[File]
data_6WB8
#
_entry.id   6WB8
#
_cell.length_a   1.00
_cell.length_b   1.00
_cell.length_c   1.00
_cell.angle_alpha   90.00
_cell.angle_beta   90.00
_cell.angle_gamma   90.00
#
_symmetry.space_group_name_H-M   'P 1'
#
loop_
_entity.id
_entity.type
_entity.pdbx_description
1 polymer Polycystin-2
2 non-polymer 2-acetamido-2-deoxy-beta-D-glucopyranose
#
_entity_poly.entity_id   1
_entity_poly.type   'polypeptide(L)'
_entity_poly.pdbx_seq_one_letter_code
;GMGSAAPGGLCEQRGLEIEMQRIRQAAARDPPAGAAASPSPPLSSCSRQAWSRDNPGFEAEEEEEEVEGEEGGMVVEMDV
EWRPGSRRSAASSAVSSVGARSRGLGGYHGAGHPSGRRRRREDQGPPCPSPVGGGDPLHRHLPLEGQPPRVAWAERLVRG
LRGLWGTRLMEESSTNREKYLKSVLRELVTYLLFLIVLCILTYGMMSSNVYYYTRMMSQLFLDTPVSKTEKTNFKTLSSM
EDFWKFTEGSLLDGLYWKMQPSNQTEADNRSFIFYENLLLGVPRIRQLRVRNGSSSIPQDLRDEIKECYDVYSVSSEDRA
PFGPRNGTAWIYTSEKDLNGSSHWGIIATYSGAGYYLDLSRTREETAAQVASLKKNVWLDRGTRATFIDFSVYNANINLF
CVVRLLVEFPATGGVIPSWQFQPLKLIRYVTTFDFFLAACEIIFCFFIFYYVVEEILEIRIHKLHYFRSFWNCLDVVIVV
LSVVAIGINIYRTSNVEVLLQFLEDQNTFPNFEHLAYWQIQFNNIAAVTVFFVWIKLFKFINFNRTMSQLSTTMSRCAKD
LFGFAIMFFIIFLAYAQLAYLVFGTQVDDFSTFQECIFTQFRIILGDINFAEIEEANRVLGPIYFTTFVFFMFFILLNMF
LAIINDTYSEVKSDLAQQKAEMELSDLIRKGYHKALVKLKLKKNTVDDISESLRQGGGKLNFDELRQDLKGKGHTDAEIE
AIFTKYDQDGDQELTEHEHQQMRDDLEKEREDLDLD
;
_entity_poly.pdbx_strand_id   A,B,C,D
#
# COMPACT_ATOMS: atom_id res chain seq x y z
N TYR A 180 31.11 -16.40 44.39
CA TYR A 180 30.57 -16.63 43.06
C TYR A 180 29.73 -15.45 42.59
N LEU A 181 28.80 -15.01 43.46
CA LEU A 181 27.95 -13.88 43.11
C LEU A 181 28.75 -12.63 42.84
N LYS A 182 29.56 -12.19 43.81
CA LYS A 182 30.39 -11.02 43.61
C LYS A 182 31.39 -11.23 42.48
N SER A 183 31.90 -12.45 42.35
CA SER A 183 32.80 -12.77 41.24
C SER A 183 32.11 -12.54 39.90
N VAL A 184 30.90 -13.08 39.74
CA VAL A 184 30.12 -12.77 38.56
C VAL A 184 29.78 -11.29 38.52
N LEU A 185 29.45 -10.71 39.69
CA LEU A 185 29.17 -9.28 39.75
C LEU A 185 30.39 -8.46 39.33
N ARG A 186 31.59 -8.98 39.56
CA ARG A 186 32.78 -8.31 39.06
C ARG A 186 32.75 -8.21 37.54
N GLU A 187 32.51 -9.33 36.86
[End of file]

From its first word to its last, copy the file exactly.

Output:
data_6WB8
#
_entry.id   6WB8
#
_cell.length_a   1.00
_cell.length_b   1.00
_cell.length_c   1.00
_cell.angle_alpha   90.00
_cell.angle_beta   90.00
_cell.angle_gamma   90.00
#
_symmetry.space_group_name_H-M   'P 1'
#
loop_
_entity.id
_entity.type
_entity.pdbx_description
1 polymer Polycystin-2
2 non-polymer 2-acetamido-2-deoxy-beta-D-glucopyranose
#
_entity_poly.entity_id   1
_entity_poly.type   'polypeptide(L)'
_entity_poly.pdbx_seq_one_letter_code
;GMGSAAPGGLCEQRGLEIEMQRIRQAAARDPPAGAAASPSPPLSSCSRQAWSRDNPGFEAEEEEEEVEGEEGGMVVEMDV
EWRPGSRRSAASSAVSSVGARSRGLGGYHGAGHPSGRRRRREDQGPPCPSPVGGGDPLHRHLPLEGQPPRVAWAERLVRG
LRGLWGTRLMEESSTNREKYLKSVLRELVTYLLFLIVLCILTYGMMSSNVYYYTRMMSQLFLDTPVSKTEKTNFKTLSSM
EDFWKFTEGSLLDGLYWKMQPSNQTEADNRSFIFYENLLLGVPRIRQLRVRNGSSSIPQDLRDEIKECYDVYSVSSEDRA
PFGPRNGTAWIYTSEKDLNGSSHWGIIATYSGAGYYLDLSRTREETAAQVASLKKNVWLDRGTRATFIDFSVYNANINLF
CVVRLLVEFPATGGVIPSWQFQPLKLIRYVTTFDFFLAACEIIFCFFIFYYVVEEILEIRIHKLHYFRSFWNCLDVVIVV
LSVVAIGINIYRTSNVEVLLQFLEDQNTFPNFEHLAYWQIQFNNIAAVTVFFVWIKLFKFINFNRTMSQLSTTMSRCAKD
LFGFAIMFFIIFLAYAQLAYLVFGTQVDDFSTFQECIFTQFRIILGDINFAEIEEANRVLGPIYFTTFVFFMFFILLNMF
LAIINDTYSEVKSDLAQQKAEMELSDLIRKGYHKALVKLKLKKNTVDDISESLRQGGGKLNFDELRQDLKGKGHTDAEIE
AIFTKYDQDGDQELTEHEHQQMRDDLEKEREDLDLD
;
_entity_poly.pdbx_strand_id   A,B,C,D
#
# COMPACT_ATOMS: atom_id res chain seq x y z
N TYR A 180 31.11 -16.40 44.39
CA TYR A 180 30.57 -16.63 43.06
C TYR A 180 29.73 -15.45 42.59
N LEU A 181 28.80 -15.01 43.46
CA LEU A 181 27.95 -13.88 43.11
C LEU A 181 28.75 -12.63 42.84
N LYS A 182 29.56 -12.19 43.81
CA LYS A 182 30.39 -11.02 43.61
C LYS A 182 31.39 -11.23 42.48
N SER A 183 31.90 -12.45 42.35
CA SER A 183 32.80 -12.77 41.24
C SER A 183 32.11 -12.54 39.90
N VAL A 184 30.90 -13.08 39.74
CA VAL A 184 30.12 -12.77 38.56
C VAL A 184 29.78 -11.29 38.52
N LEU A 185 29.45 -10.71 39.69
CA LEU A 185 29.17 -9.28 39.75
C LEU A 185 30.39 -8.46 39.33
N ARG A 186 31.59 -8.98 39.56
CA ARG A 186 32.78 -8.31 39.06
C ARG A 186 32.75 -8.21 37.54
N GLU A 187 32.51 -9.33 36.86